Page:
Re: custom vs. derivative (Re: packages.gz corrupt, missing packages and other issues)
- To: Custom Debian Distributions <email@example.com>
- Subject: Re: custom vs. derivative (Re: packages.gz corrupt, missing packages and other issues)
- From: Andreas Tille <firstname.lastname@example.org>
- Date: Mon, 31 Mar 2008 22:12:41 +0200 (CEST)
- Message-id: <alpine.DEB.1.00.0803312201400.7198@wr-linux02>
- In-reply-to: <20080331160542.GZ5297@ryukin.fglan>
- References: <1206856628.28092.0.camel@dave-laptop> <alpine.DEB.1.00.0803310817190.25185@wr-linux02> <20080331160542.GZ5297@ryukin.fglan>
On Mon, 31 Mar 2008, email@example.com wrote:
while i fully support pushing to include everything entirely within
Debian, i think it's important to acknowledge that *sometimes* it may
actually be better to develop a proof of concept outside of Debian
Yep, no problem about this. That's why I wrote that we are tolerant
to use the list for this. My only problem is that I never met
anybody who perceived the meaning we once gave CDD and I'm so bored
to explain over and over. I think even XYZ (without having no
meaning behind these letters at all) would be a better name.
i think debian-edu (a.k.a. skolelinux) is a fine example of this, and
it's clearly made huge progress towards full integration within Debian
proper, but it still doesn't meet a strict definition of a custom debian
distribution (a handful of packages and the CD/DVD images are outside of
Debian still). but the intention is clearly and genuinely to integrate
into debian, and that's what i think really matters.
Fully ACK. And BTW, SkoleLinux was before there were Custom Debian
Distributions and thus they did not even had a chance to become one
from the beginning. Chances today are better and sometimes people
just do not know this chance. It is our fault if we would not tell
working outside of debian has has pros and cons, the biggest con being
the very real risk of good ideas never actually making it back into
Debian. that's not to be taken lightly. there's also the possibility of
Also fully ACK.
on the other hand, i think you can't also disregard the power in the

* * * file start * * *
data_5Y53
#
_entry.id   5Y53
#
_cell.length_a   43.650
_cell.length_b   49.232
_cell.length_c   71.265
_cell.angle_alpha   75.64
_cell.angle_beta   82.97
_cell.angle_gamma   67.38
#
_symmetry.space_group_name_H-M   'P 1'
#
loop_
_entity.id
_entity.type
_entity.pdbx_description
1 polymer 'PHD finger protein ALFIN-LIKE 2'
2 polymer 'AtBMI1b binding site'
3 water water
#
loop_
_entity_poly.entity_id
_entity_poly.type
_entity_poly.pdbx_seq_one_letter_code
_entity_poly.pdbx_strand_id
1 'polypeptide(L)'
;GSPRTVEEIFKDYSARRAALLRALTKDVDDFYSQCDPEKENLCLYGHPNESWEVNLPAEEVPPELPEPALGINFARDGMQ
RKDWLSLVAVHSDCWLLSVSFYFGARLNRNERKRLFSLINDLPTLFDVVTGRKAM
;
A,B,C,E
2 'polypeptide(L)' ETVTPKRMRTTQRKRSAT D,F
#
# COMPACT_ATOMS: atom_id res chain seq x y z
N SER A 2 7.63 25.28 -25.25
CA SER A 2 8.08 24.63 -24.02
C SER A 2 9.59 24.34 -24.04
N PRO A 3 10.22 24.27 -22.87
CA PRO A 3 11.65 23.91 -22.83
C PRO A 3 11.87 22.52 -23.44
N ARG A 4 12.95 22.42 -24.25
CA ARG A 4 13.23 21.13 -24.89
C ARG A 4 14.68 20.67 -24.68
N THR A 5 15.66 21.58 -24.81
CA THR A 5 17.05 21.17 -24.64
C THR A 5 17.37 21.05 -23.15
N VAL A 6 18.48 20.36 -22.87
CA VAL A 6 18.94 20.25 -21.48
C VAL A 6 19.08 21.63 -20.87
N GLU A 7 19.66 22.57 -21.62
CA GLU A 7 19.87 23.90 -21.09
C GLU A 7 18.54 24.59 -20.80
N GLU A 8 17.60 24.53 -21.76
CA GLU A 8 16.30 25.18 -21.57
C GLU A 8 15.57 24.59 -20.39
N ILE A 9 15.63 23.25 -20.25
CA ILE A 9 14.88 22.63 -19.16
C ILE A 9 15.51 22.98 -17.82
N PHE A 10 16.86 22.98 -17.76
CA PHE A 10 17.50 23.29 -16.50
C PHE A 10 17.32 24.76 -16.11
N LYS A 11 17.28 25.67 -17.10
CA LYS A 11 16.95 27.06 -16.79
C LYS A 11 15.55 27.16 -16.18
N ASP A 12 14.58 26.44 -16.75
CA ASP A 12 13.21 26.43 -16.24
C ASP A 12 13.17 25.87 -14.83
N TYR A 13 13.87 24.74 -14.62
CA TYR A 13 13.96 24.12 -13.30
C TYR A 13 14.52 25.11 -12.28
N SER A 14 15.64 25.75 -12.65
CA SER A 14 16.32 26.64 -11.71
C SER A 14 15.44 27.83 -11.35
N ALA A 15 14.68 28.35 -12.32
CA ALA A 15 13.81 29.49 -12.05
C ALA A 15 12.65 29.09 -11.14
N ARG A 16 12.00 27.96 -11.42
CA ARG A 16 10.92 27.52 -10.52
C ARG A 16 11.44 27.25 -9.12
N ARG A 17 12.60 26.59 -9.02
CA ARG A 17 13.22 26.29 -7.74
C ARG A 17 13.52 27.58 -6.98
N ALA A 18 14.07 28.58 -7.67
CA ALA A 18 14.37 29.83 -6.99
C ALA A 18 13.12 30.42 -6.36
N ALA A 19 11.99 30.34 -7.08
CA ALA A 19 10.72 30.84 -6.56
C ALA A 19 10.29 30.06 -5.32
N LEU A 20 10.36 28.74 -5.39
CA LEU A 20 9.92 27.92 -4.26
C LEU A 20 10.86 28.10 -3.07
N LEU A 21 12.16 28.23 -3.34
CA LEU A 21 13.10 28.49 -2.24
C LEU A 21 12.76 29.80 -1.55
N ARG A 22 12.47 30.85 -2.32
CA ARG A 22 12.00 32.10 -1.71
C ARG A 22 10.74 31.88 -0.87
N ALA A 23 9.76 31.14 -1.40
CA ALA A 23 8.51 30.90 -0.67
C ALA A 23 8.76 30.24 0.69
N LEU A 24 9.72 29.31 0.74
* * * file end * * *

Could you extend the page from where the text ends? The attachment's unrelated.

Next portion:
enthusiasm of getting something working *right now* vs. waiting for some
changes to get accepted within Debian, which can be an unreasonably long
Yes, that's why I try to support those people here if I can, but
I try to express my opinion based on past experience as a hint for
newcomers. That's all. I have neither any means nor power to
force anybody to do something else than he wants to do. ;-)
waiting for bug fixes, some new version or new package
uploaded, slow buildd's stalling progress to testing, whatever ... can
discourage people from making good progress that might be integrated
I perfectly know the reasons for this approach. There are even
quite successful distributions born out of this.
either way, we *might* loose improvements to Debian.
Sure, but we are losing many things without notice. But if I see
a slight sign that we might lose something I try to take the chance
to at least point this out.
there are so many similarities in the issues that derivatives and custom
debian distributions face that it seems important to me to encourage
cooperation and collaboration between the various projects, even if they
do not make the same choices and priorities.
Reminds me about Agnula. It was a shiny project sponsored by EU.
What happened to it. I don't know ...
in the end, yes, it's *great* to fix it within Debian, but i hope we can
envision ways to help derivatives transition into fully fledged custom
Yep. My way to help is making CDD so attractive that they want to.
I'll show you the web stuff once we meet the day after tomorrow. ;-)
BOF at debconf8, anyone? :)
See you in Extremadura